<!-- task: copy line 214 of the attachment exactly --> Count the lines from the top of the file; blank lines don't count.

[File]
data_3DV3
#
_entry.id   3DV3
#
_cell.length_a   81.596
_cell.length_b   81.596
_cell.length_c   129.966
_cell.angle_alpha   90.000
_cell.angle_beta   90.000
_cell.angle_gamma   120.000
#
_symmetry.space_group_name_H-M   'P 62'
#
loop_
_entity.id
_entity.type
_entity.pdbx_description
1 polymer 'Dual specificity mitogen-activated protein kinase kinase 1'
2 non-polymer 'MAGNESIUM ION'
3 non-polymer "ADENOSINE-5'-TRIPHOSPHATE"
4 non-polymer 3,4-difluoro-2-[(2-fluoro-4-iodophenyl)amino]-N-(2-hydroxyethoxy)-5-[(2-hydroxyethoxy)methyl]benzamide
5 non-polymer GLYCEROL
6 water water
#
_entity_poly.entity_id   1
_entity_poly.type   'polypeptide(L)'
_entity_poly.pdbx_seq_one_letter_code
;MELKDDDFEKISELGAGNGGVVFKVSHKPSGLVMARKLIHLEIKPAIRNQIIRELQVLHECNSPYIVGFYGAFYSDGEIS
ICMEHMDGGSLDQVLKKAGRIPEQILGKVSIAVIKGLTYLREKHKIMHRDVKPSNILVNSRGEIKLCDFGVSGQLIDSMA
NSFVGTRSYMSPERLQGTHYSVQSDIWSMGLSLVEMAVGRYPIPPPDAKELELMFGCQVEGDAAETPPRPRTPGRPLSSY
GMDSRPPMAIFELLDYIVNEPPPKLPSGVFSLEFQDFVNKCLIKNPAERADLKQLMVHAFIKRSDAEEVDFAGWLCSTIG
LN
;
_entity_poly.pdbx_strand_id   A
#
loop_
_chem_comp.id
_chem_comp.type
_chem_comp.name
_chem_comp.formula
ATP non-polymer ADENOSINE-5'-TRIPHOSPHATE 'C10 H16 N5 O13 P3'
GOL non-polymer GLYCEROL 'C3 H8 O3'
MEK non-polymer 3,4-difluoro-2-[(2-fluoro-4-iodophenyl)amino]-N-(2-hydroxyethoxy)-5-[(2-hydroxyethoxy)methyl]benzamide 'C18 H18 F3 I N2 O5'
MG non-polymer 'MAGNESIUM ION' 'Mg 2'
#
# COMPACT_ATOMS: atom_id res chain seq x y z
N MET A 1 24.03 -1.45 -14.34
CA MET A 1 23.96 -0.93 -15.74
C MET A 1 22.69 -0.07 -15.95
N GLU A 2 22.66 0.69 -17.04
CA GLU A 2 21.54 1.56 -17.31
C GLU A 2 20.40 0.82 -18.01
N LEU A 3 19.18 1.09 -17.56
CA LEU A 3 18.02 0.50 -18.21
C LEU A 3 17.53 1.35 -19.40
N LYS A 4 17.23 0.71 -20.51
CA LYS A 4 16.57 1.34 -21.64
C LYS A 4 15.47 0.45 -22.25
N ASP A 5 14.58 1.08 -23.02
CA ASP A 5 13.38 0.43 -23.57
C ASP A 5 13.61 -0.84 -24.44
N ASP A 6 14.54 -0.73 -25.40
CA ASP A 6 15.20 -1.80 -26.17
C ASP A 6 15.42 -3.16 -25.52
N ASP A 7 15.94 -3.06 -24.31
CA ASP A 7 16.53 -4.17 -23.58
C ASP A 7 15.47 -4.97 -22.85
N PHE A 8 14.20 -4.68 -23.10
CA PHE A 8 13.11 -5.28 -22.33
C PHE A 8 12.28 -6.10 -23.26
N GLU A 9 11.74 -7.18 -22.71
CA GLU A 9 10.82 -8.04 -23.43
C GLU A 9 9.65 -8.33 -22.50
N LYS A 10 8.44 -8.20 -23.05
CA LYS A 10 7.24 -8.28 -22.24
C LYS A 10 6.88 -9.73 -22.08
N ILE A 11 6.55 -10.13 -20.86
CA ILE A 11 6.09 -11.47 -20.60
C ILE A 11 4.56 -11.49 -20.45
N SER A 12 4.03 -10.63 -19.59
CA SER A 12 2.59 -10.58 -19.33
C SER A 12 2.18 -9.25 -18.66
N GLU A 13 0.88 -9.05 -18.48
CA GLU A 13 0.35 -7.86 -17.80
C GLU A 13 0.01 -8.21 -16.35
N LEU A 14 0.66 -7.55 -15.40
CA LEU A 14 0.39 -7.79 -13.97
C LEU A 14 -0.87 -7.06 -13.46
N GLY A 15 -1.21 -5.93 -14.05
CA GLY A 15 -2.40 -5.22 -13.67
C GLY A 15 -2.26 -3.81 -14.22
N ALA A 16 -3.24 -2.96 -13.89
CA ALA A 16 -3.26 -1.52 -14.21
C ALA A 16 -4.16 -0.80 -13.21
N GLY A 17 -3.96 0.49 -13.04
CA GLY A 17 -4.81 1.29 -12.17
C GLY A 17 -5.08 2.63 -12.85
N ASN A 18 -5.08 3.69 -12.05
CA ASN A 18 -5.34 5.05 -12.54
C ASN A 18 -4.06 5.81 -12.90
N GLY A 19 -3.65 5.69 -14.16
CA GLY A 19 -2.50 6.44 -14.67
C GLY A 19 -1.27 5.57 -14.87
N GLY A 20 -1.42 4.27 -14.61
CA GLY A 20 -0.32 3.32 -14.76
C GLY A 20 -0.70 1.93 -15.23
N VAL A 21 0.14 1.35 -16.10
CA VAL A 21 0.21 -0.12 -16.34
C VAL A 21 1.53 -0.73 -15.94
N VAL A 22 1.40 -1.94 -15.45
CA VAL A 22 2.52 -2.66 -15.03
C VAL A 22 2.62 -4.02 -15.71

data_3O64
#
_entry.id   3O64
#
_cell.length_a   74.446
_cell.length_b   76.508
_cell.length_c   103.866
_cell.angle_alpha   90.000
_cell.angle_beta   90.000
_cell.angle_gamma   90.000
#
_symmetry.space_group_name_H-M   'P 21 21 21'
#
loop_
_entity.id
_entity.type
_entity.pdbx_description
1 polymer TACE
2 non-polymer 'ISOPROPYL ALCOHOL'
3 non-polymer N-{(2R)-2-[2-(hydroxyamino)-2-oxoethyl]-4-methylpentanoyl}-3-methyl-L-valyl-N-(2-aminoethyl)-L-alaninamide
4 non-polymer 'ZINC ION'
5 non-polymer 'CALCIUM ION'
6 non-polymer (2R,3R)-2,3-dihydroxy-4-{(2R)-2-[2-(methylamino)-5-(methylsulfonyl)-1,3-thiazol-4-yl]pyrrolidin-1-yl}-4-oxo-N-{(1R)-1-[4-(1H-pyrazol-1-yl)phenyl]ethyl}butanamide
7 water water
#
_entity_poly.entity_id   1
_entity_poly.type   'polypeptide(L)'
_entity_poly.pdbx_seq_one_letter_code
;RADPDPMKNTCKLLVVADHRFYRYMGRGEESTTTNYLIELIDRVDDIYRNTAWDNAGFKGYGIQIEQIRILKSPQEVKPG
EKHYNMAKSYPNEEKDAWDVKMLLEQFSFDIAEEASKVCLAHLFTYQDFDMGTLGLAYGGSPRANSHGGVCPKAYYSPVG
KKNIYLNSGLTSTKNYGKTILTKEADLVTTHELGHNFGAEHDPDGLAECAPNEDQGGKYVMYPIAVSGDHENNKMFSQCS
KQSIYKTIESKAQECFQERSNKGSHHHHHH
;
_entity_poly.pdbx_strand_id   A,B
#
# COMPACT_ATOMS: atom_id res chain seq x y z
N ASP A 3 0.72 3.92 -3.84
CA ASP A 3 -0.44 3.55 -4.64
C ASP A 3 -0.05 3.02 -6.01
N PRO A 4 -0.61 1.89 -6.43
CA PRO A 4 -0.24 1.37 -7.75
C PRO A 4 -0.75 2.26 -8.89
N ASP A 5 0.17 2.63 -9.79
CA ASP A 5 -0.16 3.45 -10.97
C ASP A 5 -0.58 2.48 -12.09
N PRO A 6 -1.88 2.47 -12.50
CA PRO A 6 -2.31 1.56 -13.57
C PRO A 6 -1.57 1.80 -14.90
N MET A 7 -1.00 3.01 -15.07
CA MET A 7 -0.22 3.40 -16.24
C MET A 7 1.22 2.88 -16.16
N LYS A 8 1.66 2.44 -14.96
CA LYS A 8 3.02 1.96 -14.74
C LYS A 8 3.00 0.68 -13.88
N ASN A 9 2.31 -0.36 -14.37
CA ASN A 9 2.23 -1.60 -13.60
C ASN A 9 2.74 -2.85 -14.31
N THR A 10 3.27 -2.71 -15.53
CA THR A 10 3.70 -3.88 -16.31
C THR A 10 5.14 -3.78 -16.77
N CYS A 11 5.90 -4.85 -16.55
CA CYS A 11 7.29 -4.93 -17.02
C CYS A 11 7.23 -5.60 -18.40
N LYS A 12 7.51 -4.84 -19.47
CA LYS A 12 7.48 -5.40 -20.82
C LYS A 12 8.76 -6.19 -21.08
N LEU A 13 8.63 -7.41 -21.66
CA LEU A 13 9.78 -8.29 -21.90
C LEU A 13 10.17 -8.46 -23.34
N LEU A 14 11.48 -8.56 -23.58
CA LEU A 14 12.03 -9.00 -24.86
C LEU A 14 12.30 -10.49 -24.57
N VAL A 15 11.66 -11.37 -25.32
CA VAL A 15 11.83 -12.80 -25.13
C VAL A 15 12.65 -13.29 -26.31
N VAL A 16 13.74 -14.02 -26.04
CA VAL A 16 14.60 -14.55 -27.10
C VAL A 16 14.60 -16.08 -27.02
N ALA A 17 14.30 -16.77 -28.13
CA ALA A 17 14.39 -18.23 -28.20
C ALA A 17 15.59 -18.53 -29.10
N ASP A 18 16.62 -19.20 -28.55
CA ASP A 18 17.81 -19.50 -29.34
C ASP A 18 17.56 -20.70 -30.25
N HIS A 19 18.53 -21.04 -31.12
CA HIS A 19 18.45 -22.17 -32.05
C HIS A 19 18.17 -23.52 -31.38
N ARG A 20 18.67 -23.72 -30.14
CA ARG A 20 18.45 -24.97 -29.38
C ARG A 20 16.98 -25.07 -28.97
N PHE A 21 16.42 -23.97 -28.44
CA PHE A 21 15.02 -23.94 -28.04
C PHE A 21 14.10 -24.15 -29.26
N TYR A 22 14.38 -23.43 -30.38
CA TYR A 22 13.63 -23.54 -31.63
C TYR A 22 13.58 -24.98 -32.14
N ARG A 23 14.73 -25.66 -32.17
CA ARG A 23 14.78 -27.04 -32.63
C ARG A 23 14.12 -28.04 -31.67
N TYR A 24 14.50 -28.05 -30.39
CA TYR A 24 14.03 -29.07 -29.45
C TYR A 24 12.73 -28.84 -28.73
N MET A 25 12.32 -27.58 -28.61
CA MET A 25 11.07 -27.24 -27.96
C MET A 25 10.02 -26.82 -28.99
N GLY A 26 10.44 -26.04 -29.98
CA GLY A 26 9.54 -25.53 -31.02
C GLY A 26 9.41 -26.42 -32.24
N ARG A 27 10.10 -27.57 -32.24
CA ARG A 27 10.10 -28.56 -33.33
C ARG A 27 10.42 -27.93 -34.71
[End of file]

C TYR A 24 12.73 -28.84 -28.73